Thursday, June 28th, 2012

Care and Feeding of White Shirts

It’s the pits…

In comments on Tuesday’s post about my game-changing white shirt, Leah asked about how to get rid of those yellow underarm stains. I had no idea so decided to do some research. Granted, any white garment is going to come with an inherent assumption of higher maintenance. Hell-O, dribble coffee cup! Konichiwa, pent-up packet of exploding soy sauce!

While there are variety of suggested remedies for those pesky yellow pits, the cause is generally agreed upon as being a reaction to the aluminum in many deodorants/antiperspirants. So to begin on a note of prevention, switching to a non-aluminum deodorant may prevent the discoloration in the first place. (There are other health-related reasons to ditch those aluminum-based products, too.) I’ve recently switched to this one and have been happy so far.

Kiss My Face Lavender Deodorant

But suppose you do have some yellow underarm stains…before you toss that shirt here are some suggestions I’ve found for removing the stains:

  • First, DON’T use bleach. It won’t work, and it’s hard on fabrics and the environment.
  • 1:1:1 parts baking soda, hydrogen peroxide and water. Rub mixture into stains (be sure you’ve protected any other surfaces against the peroxide). Let sit 30 minutes then wash.
  • 1:1 parts oxygen-based bleach (like OxiClean), and ammonia. (I’d be careful to do this in an area with plenty of ventilation or else budget for a visit to the emergency room!) Rub into stains for 30 seconds, then wash.
I’ve found several recommendations with variations/formulas based on peroxide and/or OxiClean.
And here’s my favorite:
  • Soak shirt in water with denture cleanser tablet. 
Full disclosure: I haven’t tried any of these.
Ring around the collar…

Remember these obnoxious commercials?  My friend’s mother, G&T in hand, used to yell back at the TV, “tell your husband to wash his neck!”

But I was surprised to learn that “those grimy rings” aren’t from dirt, but rather from dead skin cells and the melanin within. Even the freshly showered neck can generate a collar ring.

  • Many swear by stick or spray treatment prior to washing.
Resolve stick
  • One recommendation that I will try (and would be great to use in a pinch or when traveling) is to spot the ring with shampoo, rub, then wash. 

Nordstrom Delicate Fabric Wash
  • I picked up some of this over the weekend for laundering my lingerie, but the Sales Associate said it also works very well for removing stains. I’ll give it a try and let you know.
It Was All Yellow…

Just about any white cotton garment will yellow over time. Again, skip the chlorine bleach.
Your grandmother probably used this.
  • Laundry Bluing is actually a dye that counterracts the yellow. It’s reputedly hard on fabrics if used repeatedly, and should only be used on natural fibers. (True confession, we used to wash our horses’ white socks with this prior to horse shows.)
  • Some recommend adding a cup of apple cider vinegar to the rinse cycle. This probably works more on greying from hard water buildup than yellowing, but worth a try. Plus, you’ll smell like a salad! (True confession: we used to rinse our horses with this prior to horse shows. Made their hair SO soft and shiny!)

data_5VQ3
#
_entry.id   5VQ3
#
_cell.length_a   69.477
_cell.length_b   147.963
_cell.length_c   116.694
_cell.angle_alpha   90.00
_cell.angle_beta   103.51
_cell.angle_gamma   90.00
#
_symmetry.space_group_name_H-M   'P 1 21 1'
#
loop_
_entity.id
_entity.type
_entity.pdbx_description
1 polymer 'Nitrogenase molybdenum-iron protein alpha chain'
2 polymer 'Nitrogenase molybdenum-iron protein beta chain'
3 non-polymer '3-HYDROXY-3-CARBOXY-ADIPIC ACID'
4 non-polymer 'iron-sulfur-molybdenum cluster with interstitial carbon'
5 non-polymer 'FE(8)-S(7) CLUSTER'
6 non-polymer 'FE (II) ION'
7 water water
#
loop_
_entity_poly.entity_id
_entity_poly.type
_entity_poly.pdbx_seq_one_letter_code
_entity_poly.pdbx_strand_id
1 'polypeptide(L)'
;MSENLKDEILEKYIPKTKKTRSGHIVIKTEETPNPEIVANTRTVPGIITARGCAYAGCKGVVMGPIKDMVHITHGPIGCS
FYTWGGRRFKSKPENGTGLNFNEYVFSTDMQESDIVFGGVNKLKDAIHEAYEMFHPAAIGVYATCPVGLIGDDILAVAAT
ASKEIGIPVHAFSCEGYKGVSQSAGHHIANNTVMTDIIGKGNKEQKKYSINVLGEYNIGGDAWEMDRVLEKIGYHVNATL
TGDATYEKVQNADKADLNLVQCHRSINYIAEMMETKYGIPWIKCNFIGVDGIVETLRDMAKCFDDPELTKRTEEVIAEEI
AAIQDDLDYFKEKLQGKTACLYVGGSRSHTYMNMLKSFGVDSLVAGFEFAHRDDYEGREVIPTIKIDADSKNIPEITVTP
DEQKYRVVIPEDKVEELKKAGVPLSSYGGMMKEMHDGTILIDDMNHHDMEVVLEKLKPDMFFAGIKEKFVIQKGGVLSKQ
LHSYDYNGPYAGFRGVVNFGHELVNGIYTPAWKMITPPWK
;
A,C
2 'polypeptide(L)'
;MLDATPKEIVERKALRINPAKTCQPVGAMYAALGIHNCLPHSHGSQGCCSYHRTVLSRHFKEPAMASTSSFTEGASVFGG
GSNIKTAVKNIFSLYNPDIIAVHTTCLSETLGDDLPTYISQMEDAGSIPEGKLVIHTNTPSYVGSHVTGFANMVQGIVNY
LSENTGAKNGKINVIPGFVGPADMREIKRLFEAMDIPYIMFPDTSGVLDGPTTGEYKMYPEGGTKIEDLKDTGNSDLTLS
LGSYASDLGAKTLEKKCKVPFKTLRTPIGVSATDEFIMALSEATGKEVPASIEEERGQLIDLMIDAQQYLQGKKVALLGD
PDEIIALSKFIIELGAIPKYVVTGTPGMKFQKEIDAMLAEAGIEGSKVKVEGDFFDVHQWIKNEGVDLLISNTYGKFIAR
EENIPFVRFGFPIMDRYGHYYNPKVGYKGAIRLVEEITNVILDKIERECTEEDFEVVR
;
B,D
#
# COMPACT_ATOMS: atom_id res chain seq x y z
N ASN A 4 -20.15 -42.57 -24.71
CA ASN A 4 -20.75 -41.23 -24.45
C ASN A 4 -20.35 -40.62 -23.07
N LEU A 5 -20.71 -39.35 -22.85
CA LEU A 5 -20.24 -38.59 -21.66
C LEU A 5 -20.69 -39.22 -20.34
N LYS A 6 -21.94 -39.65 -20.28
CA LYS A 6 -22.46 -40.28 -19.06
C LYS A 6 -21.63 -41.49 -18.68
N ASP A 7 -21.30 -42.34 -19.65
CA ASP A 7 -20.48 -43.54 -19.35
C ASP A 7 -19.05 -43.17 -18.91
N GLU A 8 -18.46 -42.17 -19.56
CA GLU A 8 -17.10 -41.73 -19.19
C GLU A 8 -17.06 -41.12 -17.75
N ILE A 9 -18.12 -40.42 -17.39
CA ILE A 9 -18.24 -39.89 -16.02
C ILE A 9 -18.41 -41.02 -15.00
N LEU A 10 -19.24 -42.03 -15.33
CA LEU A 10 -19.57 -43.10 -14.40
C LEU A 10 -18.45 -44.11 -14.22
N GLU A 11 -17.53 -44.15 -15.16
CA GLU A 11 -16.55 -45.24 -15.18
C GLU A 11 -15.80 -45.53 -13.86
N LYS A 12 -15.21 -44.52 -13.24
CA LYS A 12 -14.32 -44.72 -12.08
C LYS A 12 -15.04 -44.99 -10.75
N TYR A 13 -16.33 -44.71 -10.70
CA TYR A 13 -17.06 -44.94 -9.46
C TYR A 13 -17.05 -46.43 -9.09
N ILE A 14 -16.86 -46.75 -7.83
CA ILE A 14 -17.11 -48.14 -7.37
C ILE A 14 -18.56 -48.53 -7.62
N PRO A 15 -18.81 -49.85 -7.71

• OxiClean. It’s like Windex for non-Greeks! (We didn’t use on our horses.)
Do you have any tricks for keeping white shirts pristine?
~
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31 thoughts on “Care and Feeding of White Shirts

  1. Patti @ NotDeadYet Style

    Wonderful post, Une Femme. I swear by baking soda with a little dish detergent, or Oxi-Clean, for mild stains. If the stain get serious, I give up and buy a new shirt : > Love that last pic, it’s making me smile.

    Reply
  2. La Rêveuse

    I agree about switching to deodorant–my husband and I switched years ago from an anti-perspirant to just a deodorant (we use Tom’s of Maine unscented) and his shirts have fresh armpits now, where they used to be really disgusting–stiff, smelly and yellow. We both also shave daily–it took a little convincing, but he likes smelling good more than being natural! ;-)

    By the way, bleach is NOT bad for the environment. That is a myth and has no scientific basis. Bleach breaks down very quickly in the environment into salt and water. I wouldn’t use it on my shirts because it will destroy them, but it doesn’t hurt the environment. My husband is an environmental engineer, and a very liberal crunchy environment lover, and he’s the one that told me this. :D So no worries!

    Reply
  3. ellen kirkendall

    Air drying in sunshine works great for pit stains. Even with my son’s horrible T-shirts hanging them with the stained portion well exposed to the sun cleaned the problem right up – and it’s FREE! If you have a grassy area that’s safe and clean that works even better, especially for linens. Lay the item flat until dry and bring it back in pristine and beautiful.

    Reply
  4. kathy peck

    My trick is that I buy white in multiples. Also, if it’s a “good” shirt (as opposed to a Gap white tee shirt) and I have a stain, I take it to a laundry, and have them deal with the stain. Also get it washed and pressed and sometimes a little light starch. It seems they can get just about anything out.

    Reply
  5. Anonymous

    I accidentally washed 3 of my white shirts with my son’s khaki shorts. He had a small piece of red construction paper in his pocket and my shirts came out with pink spots. We soaked them in Oxi-Clean overnight and much to my delight, the slight yellow stains under the arms came out along with all the pink spots.

    Reply
  6. mette

    My trick is that I have very little white. If I notice dirt on my pants ( the only whites ), I try to remove it asap, then wash it the usual way.
    That Grandma stuff on horses- omg, omg.. Luckily Hampel has dark socks, heh.

    Reply
  7. Cindy at enclos*ure

    I’ve also had very good results with an overnight soak in Oxi-Clean solution. (The carpet-cleaning solution of Oxi-Clean — directions are on the package — is also wonderful for stains on carpets.)

    Reply
  8. hostess of the humble bungalow

    If I get a stain on my white shirt I use straight hydrogen peroxide and rub it in with a small brush, a toothbrush works well. and let it sit for a few minutes and rinse…repeat again if the stain still shows. It has worked for me on oil and coffee stains.